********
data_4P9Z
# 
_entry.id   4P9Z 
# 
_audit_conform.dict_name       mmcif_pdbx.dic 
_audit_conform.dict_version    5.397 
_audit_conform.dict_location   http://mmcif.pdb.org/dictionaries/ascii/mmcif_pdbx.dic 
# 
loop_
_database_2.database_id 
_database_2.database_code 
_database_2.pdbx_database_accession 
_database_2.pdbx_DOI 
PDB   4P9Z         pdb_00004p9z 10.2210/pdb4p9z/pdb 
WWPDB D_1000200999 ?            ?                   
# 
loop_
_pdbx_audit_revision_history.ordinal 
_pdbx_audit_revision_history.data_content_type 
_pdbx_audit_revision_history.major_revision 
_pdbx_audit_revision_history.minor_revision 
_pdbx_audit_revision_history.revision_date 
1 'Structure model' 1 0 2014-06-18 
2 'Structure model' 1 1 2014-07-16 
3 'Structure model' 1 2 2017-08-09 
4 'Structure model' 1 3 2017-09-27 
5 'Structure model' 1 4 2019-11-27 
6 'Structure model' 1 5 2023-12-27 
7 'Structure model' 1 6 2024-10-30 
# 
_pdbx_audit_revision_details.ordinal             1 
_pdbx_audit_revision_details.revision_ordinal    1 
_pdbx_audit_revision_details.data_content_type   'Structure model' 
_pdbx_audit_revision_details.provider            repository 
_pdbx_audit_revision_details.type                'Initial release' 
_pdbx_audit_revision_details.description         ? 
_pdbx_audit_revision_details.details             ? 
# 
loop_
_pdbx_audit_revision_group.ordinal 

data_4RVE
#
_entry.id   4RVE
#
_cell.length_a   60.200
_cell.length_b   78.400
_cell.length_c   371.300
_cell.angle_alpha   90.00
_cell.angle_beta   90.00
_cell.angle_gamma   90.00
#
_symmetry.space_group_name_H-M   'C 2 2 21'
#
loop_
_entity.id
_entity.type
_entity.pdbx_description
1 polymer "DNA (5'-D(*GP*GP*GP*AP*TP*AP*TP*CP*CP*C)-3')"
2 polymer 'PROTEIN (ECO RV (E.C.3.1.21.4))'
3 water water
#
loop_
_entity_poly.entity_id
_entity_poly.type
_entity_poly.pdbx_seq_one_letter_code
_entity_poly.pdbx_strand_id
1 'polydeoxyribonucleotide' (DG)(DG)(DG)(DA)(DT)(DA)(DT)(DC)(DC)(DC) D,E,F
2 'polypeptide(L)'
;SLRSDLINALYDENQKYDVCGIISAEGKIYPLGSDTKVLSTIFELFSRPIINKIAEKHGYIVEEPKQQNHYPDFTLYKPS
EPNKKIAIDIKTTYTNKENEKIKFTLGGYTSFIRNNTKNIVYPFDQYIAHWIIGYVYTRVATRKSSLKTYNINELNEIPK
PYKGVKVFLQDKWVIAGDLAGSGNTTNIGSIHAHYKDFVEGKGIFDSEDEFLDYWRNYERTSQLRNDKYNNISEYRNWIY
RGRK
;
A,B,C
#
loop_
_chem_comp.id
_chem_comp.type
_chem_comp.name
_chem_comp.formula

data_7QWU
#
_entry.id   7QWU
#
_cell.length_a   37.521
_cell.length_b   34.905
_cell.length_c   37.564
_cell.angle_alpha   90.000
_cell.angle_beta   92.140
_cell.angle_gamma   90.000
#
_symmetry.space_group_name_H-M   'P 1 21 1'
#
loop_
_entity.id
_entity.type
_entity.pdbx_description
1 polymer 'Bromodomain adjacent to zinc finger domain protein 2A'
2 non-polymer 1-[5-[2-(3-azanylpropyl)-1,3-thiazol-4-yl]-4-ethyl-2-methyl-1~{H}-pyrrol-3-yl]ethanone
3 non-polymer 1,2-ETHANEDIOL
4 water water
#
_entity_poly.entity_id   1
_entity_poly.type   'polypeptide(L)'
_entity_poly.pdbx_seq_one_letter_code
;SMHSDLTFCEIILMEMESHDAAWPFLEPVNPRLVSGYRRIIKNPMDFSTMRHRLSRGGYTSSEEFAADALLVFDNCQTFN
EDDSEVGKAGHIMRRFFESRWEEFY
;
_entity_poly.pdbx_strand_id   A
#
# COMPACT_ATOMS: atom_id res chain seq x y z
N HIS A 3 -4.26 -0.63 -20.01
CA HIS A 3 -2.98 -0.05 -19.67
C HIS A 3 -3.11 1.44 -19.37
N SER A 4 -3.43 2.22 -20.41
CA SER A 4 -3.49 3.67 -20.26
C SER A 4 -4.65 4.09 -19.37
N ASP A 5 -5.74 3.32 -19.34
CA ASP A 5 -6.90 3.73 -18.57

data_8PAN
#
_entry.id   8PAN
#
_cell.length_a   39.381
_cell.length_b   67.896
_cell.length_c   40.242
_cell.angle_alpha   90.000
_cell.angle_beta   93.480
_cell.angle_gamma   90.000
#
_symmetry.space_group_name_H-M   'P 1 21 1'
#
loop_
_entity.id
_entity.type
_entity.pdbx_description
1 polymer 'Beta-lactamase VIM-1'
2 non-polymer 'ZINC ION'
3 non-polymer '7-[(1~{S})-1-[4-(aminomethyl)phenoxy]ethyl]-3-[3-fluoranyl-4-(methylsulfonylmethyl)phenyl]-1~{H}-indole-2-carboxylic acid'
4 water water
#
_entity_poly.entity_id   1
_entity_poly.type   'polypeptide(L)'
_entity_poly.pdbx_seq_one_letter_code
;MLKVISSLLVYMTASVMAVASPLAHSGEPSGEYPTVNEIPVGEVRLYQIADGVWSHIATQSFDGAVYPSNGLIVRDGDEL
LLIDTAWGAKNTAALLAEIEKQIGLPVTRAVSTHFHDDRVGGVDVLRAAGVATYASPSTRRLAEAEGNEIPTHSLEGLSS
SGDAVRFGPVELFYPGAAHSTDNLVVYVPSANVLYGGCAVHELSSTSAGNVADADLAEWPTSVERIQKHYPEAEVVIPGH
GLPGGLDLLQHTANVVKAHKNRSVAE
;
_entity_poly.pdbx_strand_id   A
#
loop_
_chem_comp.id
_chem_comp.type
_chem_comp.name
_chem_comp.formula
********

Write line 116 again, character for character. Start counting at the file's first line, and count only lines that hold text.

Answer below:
CA SER A 4 -3.49 3.67 -20.26